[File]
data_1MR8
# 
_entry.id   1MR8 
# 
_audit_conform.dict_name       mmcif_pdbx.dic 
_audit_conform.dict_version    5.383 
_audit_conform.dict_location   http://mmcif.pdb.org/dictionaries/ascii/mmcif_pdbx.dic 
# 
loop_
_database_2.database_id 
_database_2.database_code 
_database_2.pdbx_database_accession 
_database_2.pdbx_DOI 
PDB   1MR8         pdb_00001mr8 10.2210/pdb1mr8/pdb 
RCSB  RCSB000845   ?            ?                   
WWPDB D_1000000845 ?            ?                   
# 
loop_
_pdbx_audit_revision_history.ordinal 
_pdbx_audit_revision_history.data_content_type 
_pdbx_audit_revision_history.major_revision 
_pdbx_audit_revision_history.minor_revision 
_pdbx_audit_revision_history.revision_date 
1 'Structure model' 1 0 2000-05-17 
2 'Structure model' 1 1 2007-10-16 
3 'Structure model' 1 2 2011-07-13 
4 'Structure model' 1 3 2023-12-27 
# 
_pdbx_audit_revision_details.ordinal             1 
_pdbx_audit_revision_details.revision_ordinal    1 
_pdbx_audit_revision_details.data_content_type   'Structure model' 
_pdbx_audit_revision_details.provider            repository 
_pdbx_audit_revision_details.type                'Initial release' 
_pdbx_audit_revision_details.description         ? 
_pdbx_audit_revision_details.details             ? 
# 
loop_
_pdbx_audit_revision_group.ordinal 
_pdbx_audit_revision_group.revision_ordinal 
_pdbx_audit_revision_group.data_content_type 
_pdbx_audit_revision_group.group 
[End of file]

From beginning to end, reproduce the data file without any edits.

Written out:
data_1MR8
# 
_entry.id   1MR8 
# 
_audit_conform.dict_name       mmcif_pdbx.dic 
_audit_conform.dict_version    5.383 
_audit_conform.dict_location   http://mmcif.pdb.org/dictionaries/ascii/mmcif_pdbx.dic 
# 
loop_
_database_2.database_id 
_database_2.database_code 
_database_2.pdbx_database_accession 
_database_2.pdbx_DOI 
PDB   1MR8         pdb_00001mr8 10.2210/pdb1mr8/pdb 
RCSB  RCSB000845   ?            ?                   
WWPDB D_1000000845 ?            ?                   
# 
loop_
_pdbx_audit_revision_history.ordinal 
_pdbx_audit_revision_history.data_content_type 
_pdbx_audit_revision_history.major_revision 
_pdbx_audit_revision_history.minor_revision 
_pdbx_audit_revision_history.revision_date 
1 'Structure model' 1 0 2000-05-17 
2 'Structure model' 1 1 2007-10-16 
3 'Structure model' 1 2 2011-07-13 
4 'Structure model' 1 3 2023-12-27 
# 
_pdbx_audit_revision_details.ordinal             1 
_pdbx_audit_revision_details.revision_ordinal    1 
_pdbx_audit_revision_details.data_content_type   'Structure model' 
_pdbx_audit_revision_details.provider            repository 
_pdbx_audit_revision_details.type                'Initial release' 
_pdbx_audit_revision_details.description         ? 
_pdbx_audit_revision_details.details             ? 
# 
loop_
_pdbx_audit_revision_group.ordinal 
_pdbx_audit_revision_group.revision_ordinal 
_pdbx_audit_revision_group.data_content_type 
_pdbx_audit_revision_group.group 